In case you missed any, here’s the whole story. Hope you enjoyed it.
I used to have a good job. I used to have a good life. A wife and kids, an expense account, credit cards, money in the bank and holidays abroad. We were going to buy a place in Spain, for crying out loud. Now all I’ve got’s the car and my one good suit.
I might as well be honest. I can do it now, it’s the first thing I say to people, like they teach you at the group: hello, my name’s Dave and I have a gambling problem. First your name and then your demon, like that Philip Pullman book where everyone has a daemon, though it doesn’t mean the same thing. But it was like gambling and me were one person, she drew me to her every time I had money, even if I was down to a fiver in my hand she’d take it from me and give nothing in return. But still I never learned.
I’m not stupid, I knew the odds were against me but somehow every time I thought I could beat them. I thought I had a formula, a trick nobody else knew. I think deep down it wasn’t about the winning, it was about the thrill, the risk, the chance that you might lose everything on one toss of a coin or one spin of the reel. I read something about Graham Greene once, that he used to get so bored he’d play Russian roulette. With a revolver. Probably left over after the war. I could never do that but it’s no different really, gambling. You’re putting a gun to your head every time, just banking on the chamber being blank.
It gives you a clear perspective, this. I couldn’t see anything clear before, I was always running around trying to cover my tracks, trying to keep it all from Jan, always doing sums in my head (if I pay this I can leave the mortgage till next month and then I’ll win it all back…) Cos it didn’t matter how much I lost, I was always going to win it all back and the more I lost, the more I was going to win. By the time I hit rock bottom I was going to buy us a bigger house and a villa in Spain too… how mad is that? Then one day I’ve got nothing left to gamble with, not even a quid, and the next thing I know I’m sleeping in my car.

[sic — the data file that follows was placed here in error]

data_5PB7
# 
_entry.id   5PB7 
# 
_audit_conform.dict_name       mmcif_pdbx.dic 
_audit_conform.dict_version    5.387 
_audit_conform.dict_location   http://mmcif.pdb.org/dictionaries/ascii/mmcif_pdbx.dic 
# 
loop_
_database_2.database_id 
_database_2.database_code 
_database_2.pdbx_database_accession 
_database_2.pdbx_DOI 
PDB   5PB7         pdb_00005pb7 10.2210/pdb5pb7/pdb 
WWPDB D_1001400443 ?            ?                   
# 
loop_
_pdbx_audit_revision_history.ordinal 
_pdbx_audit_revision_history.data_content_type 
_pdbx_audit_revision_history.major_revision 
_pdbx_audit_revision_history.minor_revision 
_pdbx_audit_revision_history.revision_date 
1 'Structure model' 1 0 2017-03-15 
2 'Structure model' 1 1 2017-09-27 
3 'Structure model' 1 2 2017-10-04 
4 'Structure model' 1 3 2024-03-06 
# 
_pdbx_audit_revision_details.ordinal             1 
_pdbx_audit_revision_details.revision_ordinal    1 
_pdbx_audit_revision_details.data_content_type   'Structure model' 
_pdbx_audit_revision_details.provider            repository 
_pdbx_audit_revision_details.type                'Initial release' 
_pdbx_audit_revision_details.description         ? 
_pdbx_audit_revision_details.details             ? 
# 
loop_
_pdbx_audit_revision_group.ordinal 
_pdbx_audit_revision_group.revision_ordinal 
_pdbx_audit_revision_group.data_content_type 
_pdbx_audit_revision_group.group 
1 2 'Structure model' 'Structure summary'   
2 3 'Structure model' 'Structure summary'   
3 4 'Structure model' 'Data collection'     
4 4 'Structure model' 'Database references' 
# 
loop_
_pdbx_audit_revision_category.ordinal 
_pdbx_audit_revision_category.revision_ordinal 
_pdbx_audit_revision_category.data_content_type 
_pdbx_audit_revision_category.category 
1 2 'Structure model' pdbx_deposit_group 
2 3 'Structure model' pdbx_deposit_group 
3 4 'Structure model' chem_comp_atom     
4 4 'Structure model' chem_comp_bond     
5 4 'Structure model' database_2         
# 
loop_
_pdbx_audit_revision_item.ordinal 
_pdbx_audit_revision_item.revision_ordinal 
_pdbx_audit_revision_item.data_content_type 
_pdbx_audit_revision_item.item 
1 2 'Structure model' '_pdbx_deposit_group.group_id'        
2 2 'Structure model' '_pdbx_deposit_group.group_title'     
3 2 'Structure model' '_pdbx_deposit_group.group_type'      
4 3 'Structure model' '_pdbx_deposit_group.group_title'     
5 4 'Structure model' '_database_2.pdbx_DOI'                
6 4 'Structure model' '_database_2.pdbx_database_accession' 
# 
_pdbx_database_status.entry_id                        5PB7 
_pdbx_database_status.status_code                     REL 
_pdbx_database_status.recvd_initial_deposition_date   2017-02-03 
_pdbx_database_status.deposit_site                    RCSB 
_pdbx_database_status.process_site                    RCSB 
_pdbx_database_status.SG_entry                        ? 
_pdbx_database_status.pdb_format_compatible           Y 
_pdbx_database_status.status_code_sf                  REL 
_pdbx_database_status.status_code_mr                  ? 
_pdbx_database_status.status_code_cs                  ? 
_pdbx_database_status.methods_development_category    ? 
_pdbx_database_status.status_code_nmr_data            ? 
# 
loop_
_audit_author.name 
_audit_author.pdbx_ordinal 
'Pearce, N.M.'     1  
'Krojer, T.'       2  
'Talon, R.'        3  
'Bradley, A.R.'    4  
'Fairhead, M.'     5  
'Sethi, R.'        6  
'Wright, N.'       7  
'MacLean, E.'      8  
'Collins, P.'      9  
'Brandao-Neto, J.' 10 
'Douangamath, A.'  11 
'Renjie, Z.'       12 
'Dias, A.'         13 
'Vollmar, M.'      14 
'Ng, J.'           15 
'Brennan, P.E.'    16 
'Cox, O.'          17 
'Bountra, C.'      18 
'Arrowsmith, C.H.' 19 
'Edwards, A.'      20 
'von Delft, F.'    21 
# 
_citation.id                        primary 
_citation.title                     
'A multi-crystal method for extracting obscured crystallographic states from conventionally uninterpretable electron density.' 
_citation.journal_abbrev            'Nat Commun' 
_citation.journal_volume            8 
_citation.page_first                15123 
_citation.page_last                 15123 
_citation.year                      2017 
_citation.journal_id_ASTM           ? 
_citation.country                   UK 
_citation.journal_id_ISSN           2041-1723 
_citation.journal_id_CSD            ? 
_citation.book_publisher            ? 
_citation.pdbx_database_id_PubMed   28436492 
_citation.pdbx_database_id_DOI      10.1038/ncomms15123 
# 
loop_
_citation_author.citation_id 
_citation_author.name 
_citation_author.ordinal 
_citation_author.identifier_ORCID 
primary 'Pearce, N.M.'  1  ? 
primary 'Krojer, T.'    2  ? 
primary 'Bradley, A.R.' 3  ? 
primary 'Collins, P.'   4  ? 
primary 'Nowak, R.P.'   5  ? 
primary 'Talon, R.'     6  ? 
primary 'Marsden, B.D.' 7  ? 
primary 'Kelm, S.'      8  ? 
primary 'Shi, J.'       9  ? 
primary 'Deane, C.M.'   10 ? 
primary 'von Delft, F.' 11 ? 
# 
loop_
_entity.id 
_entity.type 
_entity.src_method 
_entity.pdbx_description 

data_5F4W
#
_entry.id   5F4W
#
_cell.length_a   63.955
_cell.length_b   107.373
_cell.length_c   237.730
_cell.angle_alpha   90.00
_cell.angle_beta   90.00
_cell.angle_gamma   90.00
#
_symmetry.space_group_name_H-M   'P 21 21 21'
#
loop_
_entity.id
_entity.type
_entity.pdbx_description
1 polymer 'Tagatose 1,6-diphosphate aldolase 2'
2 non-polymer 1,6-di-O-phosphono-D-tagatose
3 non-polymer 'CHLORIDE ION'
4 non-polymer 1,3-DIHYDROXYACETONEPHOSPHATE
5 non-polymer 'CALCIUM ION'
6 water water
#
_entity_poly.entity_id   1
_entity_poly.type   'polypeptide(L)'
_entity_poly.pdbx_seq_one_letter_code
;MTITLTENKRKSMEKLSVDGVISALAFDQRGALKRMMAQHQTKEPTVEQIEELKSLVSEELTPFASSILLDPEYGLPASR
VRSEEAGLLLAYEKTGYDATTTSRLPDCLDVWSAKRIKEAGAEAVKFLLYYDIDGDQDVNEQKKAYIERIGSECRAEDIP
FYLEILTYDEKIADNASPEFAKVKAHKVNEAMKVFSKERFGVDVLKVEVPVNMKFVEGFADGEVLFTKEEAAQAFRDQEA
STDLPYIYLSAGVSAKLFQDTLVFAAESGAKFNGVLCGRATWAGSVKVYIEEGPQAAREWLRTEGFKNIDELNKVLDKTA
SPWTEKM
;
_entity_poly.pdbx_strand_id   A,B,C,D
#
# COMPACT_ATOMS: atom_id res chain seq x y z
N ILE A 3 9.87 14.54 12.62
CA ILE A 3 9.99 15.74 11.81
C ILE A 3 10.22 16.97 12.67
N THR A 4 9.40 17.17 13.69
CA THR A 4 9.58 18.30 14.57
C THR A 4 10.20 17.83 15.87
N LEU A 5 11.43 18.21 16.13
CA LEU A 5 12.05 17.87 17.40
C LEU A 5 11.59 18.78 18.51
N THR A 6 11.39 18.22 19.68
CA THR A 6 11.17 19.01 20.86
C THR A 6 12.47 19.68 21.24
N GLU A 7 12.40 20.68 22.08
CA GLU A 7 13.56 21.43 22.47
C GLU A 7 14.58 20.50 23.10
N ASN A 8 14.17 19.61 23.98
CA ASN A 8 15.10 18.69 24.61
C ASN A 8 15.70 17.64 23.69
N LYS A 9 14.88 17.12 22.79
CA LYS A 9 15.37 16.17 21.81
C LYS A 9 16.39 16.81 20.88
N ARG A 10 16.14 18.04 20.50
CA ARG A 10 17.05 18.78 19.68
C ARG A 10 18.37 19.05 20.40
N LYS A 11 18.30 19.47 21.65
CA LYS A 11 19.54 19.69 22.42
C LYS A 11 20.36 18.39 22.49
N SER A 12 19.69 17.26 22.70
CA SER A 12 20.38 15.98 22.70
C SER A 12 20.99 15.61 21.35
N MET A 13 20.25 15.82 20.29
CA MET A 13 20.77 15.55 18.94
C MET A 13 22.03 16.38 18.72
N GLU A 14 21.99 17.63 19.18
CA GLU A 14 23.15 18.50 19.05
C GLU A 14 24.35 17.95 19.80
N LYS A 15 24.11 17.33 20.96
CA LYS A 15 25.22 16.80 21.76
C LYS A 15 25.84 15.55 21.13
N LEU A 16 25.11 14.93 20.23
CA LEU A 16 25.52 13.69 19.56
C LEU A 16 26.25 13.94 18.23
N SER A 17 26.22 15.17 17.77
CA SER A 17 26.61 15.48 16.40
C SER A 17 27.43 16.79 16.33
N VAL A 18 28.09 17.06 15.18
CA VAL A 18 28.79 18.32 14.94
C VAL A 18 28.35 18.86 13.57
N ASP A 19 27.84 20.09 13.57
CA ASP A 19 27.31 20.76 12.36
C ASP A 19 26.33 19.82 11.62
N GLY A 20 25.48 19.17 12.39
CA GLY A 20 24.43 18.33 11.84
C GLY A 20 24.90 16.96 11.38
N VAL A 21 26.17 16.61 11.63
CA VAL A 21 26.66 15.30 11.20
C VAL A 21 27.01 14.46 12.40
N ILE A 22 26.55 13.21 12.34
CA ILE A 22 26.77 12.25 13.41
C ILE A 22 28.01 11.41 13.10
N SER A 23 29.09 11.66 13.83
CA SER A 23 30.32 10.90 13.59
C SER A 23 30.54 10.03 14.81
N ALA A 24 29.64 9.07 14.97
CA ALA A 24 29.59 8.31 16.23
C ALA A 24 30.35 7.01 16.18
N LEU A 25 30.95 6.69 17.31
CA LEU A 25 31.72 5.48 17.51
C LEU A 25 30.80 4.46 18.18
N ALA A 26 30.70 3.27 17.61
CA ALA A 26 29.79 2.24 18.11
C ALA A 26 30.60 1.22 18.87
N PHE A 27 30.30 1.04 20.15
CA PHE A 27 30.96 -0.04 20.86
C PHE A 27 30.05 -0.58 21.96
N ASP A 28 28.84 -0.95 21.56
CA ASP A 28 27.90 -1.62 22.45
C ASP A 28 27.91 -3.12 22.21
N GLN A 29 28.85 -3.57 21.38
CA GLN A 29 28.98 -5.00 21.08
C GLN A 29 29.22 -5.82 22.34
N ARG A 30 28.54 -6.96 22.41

I can’t blame Jan. I did at first, because I blamed everyone – everyone but myself, of course. But at the group you learn to see it as an illness. Yes, it’s your fault – well, not fault exactly, it’s your responsibility, you’re responsible for your actions – but blame doesn’t help, it’s about potential, your potential and how gambling steals that. It steals your life and now you have to take it back. Take back control, the guy kept saying. It felt good to hear that.
I can see everything clear now, I can see where I went wrong and I can see how society helped me to go wrong. I’m not saying society’s to blame but it’s everywhere, it’s like trying to lose weight with seeing chocolate everywhere which come to think of it, it is. Gambling’s everywhere too, it’s in the pub and the supermarket, even the corner shop sells lottery tickets and scratch cards and nowadays you don’t even need to leave home cos you can gamble on the internet. You can lose a thousand quid without getting out of bed. I had the app on my phone too with all the adverts and updates and notifications, it was nagging me constantly with offers, all hours of the day and night, no escape. Used to wake up in the night, have a pee and place a bet. Wait for the result, then you can’t sleep because you lost and you want to win it back. Or you won and you want to win some more – which you lose so you want to win it back. It never ends, it’s madness. One morning I lost five grand before breakfast, then I had to go down and face Jan and the kids knowing I’d lost all our holiday money. The kids used to love going to Spain. Every year we went, I was always telling them I’d get a house down there and I’d win the money and I’d be about to put the deposit on but I’d think, just let me win a bit more and then I’d lose it. Every time. You win, you lose, you tell yourself you’ll win it back and when then you’ll quit. But all you do is lose.
If it wasn’t for Jan I’d be on the streets now. It was her stepped in and saved my car, she didn’t have to. She’d have been within her rights to sling me out with nothing. I can’t blame her for anything, she was decent. But she said I’d have gambled the kids’ pocket money if I had to and what kills me is she’s right, I would have. Can you believe that? The kids’ pocket money. What kind of father am I? They’re better off without me.
Jan’s a legal secretary so she made sure the bailiffs did it all properly. She got the kids off to school, then she followed them round making notes and telling them what they could and couldn’t take. It took hours and all that time I just sat on the sofa, couldn’t find a single word to say. Then the moment they were gone she came in holding a bag and all she said was get out. And that was it, I took the bag with my stuff, just a few clothes, my one good suit and no credit cards cos they took all those. Then I got in the car and drove off.